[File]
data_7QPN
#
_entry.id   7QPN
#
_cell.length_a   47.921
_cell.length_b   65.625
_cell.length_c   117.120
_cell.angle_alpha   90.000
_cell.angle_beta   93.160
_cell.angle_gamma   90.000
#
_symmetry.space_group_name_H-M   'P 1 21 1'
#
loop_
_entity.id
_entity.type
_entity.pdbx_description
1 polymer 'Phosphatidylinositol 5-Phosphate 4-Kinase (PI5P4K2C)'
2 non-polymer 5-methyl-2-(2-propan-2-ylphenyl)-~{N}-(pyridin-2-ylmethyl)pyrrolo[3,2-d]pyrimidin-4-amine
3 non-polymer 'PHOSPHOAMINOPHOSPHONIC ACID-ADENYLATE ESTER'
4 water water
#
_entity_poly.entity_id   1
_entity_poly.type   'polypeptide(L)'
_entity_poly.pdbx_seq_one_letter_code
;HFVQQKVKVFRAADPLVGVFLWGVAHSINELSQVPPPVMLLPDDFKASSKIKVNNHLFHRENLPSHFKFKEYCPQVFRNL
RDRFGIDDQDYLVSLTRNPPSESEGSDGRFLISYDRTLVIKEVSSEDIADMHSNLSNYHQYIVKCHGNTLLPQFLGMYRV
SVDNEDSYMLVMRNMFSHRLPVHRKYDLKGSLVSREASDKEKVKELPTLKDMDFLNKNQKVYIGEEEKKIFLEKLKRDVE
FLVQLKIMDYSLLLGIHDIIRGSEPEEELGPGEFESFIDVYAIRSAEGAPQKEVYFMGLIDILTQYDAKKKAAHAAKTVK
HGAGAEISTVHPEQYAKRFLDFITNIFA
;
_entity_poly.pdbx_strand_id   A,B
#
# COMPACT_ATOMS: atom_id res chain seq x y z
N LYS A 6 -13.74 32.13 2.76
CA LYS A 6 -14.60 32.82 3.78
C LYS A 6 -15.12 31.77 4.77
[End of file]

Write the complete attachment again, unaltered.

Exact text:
data_7QPN
#
_entry.id   7QPN
#
_cell.length_a   47.921
_cell.length_b   65.625
_cell.length_c   117.120
_cell.angle_alpha   90.000
_cell.angle_beta   93.160
_cell.angle_gamma   90.000
#
_symmetry.space_group_name_H-M   'P 1 21 1'
#
loop_
_entity.id
_entity.type
_entity.pdbx_description
1 polymer 'Phosphatidylinositol 5-Phosphate 4-Kinase (PI5P4K2C)'
2 non-polymer 5-methyl-2-(2-propan-2-ylphenyl)-~{N}-(pyridin-2-ylmethyl)pyrrolo[3,2-d]pyrimidin-4-amine
3 non-polymer 'PHOSPHOAMINOPHOSPHONIC ACID-ADENYLATE ESTER'
4 water water
#
_entity_poly.entity_id   1
_entity_poly.type   'polypeptide(L)'
_entity_poly.pdbx_seq_one_letter_code
;HFVQQKVKVFRAADPLVGVFLWGVAHSINELSQVPPPVMLLPDDFKASSKIKVNNHLFHRENLPSHFKFKEYCPQVFRNL
RDRFGIDDQDYLVSLTRNPPSESEGSDGRFLISYDRTLVIKEVSSEDIADMHSNLSNYHQYIVKCHGNTLLPQFLGMYRV
SVDNEDSYMLVMRNMFSHRLPVHRKYDLKGSLVSREASDKEKVKELPTLKDMDFLNKNQKVYIGEEEKKIFLEKLKRDVE
FLVQLKIMDYSLLLGIHDIIRGSEPEEELGPGEFESFIDVYAIRSAEGAPQKEVYFMGLIDILTQYDAKKKAAHAAKTVK
HGAGAEISTVHPEQYAKRFLDFITNIFA
;
_entity_poly.pdbx_strand_id   A,B
#
# COMPACT_ATOMS: atom_id res chain seq x y z
N LYS A 6 -13.74 32.13 2.76
CA LYS A 6 -14.60 32.82 3.78
C LYS A 6 -15.12 31.77 4.77